Microsoft, keepin’ it cool
Microsoft’s inner workings have always been a beneath-the-surface campaign. However, recent advancements in technology may be taking the digital superpower to greater depths—literally.
In a NYT article, Microsoft expert Ben Cutler and his colleagues discussed the ins and outs of placing the company’s vast data centers on the ocean floor, allowing them to operate “hundreds of feet below the surface.” This system would also solve issues related to heat concentration and the subsequent costs of keeping the data centers cool.
You’re using a data center right now
It’s no secret that data centers — the collective sources of almost everything you see on a screen — use up a tremendous amount of energy and real estate. By placing these obtrusive facilities on the ocean floor, Microsoft would potentially be able to make use of a free cooling service, courtesy of Mother Nature, in conjunction with a theoretical water-based energy source.
The subsequent energy and monetary savings would be astronomical, and that’s without taking into account how rapidly these centers could be implemented (90 days rather than up to two years, as per the current benchmark) and the profit that increased internet speed and processing power would bring to Microsoft.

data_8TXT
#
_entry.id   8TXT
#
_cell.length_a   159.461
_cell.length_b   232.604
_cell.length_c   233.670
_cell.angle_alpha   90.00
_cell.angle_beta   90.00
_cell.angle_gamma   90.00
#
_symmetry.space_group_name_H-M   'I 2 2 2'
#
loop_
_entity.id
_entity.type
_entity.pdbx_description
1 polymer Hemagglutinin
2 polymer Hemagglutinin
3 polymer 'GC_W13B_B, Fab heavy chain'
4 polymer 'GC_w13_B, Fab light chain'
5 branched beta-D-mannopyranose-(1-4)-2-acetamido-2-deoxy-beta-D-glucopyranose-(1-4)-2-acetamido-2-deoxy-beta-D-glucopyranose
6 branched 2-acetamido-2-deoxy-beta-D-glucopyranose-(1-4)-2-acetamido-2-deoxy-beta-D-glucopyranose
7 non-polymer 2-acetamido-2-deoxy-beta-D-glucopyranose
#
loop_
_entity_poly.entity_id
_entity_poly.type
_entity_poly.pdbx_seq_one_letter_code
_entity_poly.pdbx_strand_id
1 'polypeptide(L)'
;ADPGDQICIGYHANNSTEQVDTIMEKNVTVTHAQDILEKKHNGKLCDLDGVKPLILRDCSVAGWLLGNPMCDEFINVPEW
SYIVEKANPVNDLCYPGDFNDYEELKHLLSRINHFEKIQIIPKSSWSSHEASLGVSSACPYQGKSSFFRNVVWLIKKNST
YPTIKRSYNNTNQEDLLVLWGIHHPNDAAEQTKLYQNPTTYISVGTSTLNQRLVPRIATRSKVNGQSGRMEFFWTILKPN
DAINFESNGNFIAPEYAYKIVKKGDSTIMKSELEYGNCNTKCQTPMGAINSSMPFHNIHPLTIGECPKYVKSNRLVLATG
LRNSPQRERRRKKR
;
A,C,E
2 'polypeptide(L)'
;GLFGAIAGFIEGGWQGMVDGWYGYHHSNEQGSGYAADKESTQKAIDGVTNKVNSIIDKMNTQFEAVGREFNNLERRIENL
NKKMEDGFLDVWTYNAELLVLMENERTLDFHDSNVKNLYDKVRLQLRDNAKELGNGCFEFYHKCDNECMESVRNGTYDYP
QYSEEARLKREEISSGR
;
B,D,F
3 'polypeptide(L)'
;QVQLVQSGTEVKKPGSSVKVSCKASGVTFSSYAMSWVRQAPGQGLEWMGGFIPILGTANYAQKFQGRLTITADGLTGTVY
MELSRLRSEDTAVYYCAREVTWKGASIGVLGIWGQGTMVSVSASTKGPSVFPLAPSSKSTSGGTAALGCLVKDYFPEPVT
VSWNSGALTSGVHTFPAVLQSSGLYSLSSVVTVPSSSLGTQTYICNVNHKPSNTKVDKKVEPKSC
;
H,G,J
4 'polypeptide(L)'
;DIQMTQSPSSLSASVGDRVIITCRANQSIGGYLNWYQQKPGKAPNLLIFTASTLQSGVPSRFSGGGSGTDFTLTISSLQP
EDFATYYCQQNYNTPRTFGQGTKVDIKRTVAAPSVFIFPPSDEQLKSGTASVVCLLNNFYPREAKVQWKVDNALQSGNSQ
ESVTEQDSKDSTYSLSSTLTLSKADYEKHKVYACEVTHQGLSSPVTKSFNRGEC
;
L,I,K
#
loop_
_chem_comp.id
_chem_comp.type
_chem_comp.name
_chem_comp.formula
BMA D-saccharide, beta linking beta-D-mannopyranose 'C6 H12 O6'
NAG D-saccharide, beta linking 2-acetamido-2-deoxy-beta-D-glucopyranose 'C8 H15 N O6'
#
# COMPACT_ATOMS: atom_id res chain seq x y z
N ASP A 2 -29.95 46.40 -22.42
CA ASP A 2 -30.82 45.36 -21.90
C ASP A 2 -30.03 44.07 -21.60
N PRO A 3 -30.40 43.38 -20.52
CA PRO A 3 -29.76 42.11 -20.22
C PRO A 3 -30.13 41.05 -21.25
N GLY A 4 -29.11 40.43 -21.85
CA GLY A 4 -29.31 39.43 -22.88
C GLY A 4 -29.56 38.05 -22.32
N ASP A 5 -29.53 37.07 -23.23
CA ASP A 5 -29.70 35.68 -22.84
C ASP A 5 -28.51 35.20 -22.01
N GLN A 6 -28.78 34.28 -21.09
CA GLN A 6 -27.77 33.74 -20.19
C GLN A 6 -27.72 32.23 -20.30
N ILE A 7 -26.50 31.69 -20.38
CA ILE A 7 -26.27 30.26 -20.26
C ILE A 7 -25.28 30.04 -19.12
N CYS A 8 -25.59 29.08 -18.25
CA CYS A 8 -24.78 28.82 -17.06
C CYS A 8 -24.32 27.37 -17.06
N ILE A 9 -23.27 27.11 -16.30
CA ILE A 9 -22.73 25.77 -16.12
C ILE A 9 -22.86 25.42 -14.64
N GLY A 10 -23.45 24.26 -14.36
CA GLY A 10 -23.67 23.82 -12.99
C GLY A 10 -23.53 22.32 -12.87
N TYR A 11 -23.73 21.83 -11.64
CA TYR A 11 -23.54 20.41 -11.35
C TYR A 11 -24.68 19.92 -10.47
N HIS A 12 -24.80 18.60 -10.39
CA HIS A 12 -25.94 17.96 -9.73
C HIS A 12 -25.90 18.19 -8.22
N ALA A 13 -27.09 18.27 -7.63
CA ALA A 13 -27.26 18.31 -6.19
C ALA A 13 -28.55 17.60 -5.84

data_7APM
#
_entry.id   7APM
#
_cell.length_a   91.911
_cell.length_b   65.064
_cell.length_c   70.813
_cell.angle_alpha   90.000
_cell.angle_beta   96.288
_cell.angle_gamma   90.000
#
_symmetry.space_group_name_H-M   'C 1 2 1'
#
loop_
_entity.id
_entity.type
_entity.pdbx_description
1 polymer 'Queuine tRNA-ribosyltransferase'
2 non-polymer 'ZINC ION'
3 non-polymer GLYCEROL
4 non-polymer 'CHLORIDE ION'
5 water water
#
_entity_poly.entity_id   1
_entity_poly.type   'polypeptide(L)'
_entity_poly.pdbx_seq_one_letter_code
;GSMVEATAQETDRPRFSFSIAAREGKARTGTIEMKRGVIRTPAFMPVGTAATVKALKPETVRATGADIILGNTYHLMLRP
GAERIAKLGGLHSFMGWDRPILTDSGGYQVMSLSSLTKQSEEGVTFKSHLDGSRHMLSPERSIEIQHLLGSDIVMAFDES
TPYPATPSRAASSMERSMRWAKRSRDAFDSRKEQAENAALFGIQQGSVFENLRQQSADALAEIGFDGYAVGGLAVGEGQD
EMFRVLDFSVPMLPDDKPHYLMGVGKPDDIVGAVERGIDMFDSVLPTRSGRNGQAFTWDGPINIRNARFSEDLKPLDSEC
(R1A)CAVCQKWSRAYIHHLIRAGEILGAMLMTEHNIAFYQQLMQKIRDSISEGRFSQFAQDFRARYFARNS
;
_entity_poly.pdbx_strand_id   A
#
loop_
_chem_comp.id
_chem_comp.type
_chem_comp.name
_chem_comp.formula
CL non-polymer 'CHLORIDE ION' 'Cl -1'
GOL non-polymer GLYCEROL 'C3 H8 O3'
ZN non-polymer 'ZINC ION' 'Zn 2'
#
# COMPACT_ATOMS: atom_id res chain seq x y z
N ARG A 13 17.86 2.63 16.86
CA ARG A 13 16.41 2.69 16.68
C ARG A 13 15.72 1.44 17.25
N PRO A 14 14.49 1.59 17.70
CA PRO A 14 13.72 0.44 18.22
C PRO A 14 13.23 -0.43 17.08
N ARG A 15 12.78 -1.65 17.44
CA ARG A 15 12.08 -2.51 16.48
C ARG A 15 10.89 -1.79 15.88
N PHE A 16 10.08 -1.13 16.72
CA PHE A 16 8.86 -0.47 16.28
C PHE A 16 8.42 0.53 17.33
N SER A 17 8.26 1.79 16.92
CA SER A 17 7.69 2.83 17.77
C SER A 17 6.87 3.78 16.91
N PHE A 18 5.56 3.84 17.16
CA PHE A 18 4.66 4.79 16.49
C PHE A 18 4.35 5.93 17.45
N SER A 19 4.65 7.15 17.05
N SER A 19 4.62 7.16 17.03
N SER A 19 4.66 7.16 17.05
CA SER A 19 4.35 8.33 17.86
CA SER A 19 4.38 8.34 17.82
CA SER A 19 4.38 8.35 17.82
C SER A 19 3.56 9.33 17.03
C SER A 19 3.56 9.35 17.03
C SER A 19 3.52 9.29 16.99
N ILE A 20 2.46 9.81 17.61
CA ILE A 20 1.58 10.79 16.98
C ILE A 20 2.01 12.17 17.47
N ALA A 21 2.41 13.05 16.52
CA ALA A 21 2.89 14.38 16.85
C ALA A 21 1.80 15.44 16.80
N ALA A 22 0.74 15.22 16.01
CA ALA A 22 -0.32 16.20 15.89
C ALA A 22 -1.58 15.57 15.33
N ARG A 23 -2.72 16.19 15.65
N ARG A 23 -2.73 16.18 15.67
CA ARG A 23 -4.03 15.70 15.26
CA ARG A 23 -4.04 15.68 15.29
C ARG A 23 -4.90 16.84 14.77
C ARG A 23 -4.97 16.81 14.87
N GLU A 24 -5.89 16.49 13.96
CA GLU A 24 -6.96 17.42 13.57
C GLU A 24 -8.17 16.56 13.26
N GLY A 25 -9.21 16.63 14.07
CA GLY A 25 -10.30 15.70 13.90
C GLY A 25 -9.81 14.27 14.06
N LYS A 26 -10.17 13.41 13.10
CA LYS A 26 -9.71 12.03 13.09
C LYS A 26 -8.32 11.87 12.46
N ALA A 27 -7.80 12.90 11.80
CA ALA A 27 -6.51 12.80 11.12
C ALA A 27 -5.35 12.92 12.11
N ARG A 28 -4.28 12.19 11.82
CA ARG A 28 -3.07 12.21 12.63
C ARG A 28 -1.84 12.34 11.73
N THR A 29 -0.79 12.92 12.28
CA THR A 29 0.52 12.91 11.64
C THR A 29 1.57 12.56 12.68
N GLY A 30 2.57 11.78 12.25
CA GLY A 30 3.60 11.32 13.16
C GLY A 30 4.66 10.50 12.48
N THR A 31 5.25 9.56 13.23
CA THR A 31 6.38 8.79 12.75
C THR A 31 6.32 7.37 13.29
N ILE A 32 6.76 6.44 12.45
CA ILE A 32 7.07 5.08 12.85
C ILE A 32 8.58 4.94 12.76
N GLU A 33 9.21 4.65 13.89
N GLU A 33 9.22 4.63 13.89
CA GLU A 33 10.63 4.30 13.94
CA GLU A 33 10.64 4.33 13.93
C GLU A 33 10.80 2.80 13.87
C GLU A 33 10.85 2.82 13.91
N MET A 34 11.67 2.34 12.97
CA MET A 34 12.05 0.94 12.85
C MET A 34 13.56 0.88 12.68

Will this project sink or swim?
As you can imagine, several problems remain — environmentalists’ reactions and aquaculture concerns come to mind—but Microsoft did just announce a successful technical run of its first component: a capsule containing a segment of what could one day be an underwater data center. In this test, several environmental risks were anticipated and examined, with the consensus being that a negligible amount of discernible heat and sound were added to the surrounding environment.
Whether or not this project gets off the ground—or, rather, sinks below it—the mental attitude and eagerness toward it that Microsoft and its counterparts have displayed thus far shows just how incredible the technology of today is. Even if we don’t see underwater facilities in the near future, rest assured that the advancements to power such a dream are that much closer to becoming a reality—advancements that will drastically improve the quality of our already astonishing technological accomplishments.